Bring in your warehouse workers or leaders to discuss how the errors are impacting operations. Have IT discuss what can fix it or address the problem before you hit this error. And, have leadership come into the conversation regularly so you can get buy-in to spend on updates or custom development to both solve problems and find new efficiency improvements.

4. Protecting Your Operations

Do: Mix your data between the cloud and systems you can touch with your hands.

Don’t: Offload all your mission-critical data to the cloud.

Cloud warehouse tools will make your day better in almost every way, especially when it comes to inventory counts and accuracy. Your team will enjoy the ability to just do audits instead of entire counts to make sure you’re safe and sound with goods.

But, when the Internet connection goes down, how does your system react?

In some cases, we see operations that can’t make updates to their inventory and other counts as they go when this happens. They must record orders and inventory use separately and then manually enter that information when the connection comes back.

In other situations, you might have a system that tries to keep things updated, but it relies on a data warehouse in the cloud. So, when the connection is made again, the system sees a discrepancy between what the local software says you have and what the cloud database says, and then automatically sides with the database stored in the cloud.

Avoid this through rigorous testing and implementation best practices, and a local database that you can give precedence. You need access to your information, including local backups, just in case the connection is severed. It’ll also make it easier for your team to run analytics and look for patterns while minimizing potential accidental loss of data.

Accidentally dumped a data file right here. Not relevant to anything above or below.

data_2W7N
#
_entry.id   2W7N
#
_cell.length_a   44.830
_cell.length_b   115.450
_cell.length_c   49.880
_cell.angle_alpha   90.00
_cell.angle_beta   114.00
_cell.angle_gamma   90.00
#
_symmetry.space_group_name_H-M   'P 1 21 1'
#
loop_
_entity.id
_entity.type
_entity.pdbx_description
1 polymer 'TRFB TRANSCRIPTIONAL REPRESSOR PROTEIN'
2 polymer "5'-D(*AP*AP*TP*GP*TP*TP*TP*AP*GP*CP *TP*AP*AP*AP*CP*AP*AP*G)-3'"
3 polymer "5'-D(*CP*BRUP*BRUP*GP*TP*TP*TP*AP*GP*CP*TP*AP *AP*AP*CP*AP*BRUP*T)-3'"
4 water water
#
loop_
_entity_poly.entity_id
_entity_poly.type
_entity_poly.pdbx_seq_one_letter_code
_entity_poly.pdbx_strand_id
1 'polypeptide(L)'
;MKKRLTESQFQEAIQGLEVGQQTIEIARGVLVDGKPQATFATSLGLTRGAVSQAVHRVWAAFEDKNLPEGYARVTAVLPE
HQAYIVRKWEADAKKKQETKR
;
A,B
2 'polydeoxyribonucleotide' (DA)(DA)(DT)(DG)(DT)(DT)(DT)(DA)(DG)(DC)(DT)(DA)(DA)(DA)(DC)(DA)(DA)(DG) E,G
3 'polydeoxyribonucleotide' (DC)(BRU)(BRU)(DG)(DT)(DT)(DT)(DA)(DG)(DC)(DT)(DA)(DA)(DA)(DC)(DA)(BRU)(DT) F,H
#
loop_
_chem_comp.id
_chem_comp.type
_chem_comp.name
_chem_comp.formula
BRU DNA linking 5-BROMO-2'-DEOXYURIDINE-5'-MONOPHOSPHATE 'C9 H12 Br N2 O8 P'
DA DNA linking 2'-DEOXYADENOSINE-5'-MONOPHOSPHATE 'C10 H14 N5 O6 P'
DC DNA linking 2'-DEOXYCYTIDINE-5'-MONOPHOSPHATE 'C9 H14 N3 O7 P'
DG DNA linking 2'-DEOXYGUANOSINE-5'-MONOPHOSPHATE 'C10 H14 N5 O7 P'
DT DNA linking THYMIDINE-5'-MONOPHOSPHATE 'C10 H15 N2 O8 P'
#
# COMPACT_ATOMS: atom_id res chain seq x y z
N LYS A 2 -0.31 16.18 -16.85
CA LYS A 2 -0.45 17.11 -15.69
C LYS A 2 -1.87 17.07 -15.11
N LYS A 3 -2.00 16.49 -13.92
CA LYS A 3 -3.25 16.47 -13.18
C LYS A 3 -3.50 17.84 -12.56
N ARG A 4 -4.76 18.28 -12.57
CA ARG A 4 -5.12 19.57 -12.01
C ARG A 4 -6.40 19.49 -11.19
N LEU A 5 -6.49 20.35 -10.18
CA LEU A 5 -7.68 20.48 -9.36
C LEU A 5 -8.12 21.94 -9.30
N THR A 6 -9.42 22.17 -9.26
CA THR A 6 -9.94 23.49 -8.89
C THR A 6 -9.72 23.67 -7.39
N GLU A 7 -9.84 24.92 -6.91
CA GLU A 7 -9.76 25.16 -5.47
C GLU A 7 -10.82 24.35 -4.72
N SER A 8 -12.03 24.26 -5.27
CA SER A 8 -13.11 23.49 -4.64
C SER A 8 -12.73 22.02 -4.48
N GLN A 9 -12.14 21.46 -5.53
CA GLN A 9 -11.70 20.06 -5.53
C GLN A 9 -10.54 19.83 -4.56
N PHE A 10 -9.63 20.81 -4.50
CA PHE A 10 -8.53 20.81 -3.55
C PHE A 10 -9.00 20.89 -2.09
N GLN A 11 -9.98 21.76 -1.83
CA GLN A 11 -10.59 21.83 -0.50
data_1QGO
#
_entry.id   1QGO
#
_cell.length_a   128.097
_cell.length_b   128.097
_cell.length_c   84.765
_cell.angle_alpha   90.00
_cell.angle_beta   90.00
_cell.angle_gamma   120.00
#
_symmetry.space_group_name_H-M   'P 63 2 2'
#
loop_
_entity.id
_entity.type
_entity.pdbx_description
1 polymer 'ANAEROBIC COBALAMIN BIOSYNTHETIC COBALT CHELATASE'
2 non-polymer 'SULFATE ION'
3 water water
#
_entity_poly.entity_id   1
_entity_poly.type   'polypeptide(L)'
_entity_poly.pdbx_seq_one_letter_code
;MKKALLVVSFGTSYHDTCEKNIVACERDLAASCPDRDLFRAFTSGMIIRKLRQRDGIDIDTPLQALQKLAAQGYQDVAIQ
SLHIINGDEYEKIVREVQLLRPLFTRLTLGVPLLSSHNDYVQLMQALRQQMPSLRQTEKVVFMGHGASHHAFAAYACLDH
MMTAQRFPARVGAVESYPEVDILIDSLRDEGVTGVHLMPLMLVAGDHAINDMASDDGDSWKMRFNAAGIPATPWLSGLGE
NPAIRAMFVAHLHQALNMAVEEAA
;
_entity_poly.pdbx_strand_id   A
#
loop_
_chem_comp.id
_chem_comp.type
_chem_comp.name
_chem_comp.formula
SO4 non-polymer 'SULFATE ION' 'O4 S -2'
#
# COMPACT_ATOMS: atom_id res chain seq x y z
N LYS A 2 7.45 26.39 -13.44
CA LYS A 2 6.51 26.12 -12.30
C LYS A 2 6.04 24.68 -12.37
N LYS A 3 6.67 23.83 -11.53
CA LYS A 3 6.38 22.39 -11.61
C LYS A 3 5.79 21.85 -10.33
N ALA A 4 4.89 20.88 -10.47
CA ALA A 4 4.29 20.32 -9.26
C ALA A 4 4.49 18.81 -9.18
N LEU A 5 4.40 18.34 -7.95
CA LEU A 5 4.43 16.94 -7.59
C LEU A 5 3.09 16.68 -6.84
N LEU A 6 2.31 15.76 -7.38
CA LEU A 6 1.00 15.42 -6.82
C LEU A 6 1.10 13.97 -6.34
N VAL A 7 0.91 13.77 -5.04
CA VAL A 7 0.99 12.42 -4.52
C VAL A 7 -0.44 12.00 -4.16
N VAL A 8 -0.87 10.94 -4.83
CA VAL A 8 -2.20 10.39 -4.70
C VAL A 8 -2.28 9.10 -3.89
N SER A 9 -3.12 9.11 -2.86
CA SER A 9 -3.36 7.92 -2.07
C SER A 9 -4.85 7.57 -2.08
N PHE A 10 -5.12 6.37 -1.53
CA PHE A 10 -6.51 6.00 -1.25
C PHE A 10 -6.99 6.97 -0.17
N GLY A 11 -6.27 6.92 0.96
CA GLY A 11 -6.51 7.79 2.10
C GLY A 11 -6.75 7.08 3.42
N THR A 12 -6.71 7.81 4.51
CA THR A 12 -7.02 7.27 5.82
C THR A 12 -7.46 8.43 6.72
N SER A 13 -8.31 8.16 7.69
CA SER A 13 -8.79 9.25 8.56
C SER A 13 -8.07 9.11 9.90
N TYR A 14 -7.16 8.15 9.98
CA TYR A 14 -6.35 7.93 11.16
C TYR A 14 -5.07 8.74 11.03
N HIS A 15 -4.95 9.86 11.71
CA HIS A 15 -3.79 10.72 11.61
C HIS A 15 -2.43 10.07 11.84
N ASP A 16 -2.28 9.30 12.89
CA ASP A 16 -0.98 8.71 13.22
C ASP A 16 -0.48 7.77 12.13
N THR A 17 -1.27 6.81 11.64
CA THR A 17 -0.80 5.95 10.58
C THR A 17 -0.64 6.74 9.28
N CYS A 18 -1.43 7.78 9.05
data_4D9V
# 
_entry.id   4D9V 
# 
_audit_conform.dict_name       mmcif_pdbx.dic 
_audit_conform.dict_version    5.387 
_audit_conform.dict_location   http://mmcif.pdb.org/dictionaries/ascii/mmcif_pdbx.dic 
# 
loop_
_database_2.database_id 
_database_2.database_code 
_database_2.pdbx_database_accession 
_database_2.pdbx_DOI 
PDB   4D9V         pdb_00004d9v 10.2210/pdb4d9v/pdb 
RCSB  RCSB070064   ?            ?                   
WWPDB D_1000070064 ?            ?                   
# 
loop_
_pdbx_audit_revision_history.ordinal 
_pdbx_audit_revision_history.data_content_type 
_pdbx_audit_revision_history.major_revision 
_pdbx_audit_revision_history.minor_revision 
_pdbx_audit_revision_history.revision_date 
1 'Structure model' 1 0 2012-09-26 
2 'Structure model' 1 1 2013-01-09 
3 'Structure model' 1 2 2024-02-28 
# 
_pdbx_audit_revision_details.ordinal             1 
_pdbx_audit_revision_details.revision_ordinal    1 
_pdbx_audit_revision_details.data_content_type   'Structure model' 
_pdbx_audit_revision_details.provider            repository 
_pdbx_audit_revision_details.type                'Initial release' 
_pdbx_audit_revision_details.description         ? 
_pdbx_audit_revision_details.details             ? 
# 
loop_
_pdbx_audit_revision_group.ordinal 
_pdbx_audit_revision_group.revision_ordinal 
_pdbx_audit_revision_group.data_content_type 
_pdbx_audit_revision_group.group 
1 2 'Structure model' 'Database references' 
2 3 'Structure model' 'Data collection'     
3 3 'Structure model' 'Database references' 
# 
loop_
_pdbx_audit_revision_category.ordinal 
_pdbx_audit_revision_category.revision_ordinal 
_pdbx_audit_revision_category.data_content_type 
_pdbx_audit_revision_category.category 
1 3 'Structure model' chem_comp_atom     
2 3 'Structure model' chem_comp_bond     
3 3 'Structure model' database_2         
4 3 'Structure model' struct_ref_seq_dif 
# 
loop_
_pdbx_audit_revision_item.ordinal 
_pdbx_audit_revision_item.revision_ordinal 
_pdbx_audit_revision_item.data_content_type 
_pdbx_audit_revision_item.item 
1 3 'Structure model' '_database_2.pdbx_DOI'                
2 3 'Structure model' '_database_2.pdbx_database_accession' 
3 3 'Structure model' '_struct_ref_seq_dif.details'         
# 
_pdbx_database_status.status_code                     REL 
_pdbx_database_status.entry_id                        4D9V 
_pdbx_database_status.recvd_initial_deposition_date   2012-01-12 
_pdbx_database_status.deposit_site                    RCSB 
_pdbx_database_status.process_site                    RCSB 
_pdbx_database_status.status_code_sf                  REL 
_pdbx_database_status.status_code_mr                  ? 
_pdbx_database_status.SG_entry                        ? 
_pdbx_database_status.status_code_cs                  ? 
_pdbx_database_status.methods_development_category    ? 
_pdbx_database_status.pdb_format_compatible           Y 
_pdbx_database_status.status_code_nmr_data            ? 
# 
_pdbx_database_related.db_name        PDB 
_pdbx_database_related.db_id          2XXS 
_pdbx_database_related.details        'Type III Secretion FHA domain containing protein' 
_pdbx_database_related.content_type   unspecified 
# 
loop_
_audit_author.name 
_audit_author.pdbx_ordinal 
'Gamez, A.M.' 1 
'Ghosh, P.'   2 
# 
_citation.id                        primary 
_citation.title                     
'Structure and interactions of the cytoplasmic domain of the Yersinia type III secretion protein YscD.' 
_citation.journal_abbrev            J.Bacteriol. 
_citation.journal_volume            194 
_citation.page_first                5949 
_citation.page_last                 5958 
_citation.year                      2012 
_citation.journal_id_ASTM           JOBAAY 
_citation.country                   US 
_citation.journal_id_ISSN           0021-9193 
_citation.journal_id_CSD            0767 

5. Understanding Your ROI

Do: Give your tool credit for the improvements it creates, including peace of mind and stress reductions.

Don’t: Get hung up solely on monetary gains.

At the end of each month or quarter, you’ll be asked how the cloud order fulfillment tools are working for your team. It typically is easy for you or warehouse leaders to look at costs per order before and after implementation, and many brands will stop there.

However, there are a variety of other metrics to review. Some of the more common KPIs include:

  • Increase in on-time deliveries
  • Increases in order accuracy rates
  • Reduction in packaging material use
  • Reduction in pick times
  • Reduction in the amount staff walks or moves per order
  • Reductions in returns

There are even a few items that feel a little more hidden. Ask you warehouse teams if they’re enjoying their work more, if picking orders have become less stressful, or if they are other reasons they are better able to do their jobs.

You just might be surprised by what you find.

Jake Rheude is the Director of Marketing for Red Stag Fulfillment, an ecommerce fulfillment warehouse that was born out of ecommerce. He has years of experience in ecommerce and business development. In his free time, Jake enjoys reading about business and sharing his own experience with others.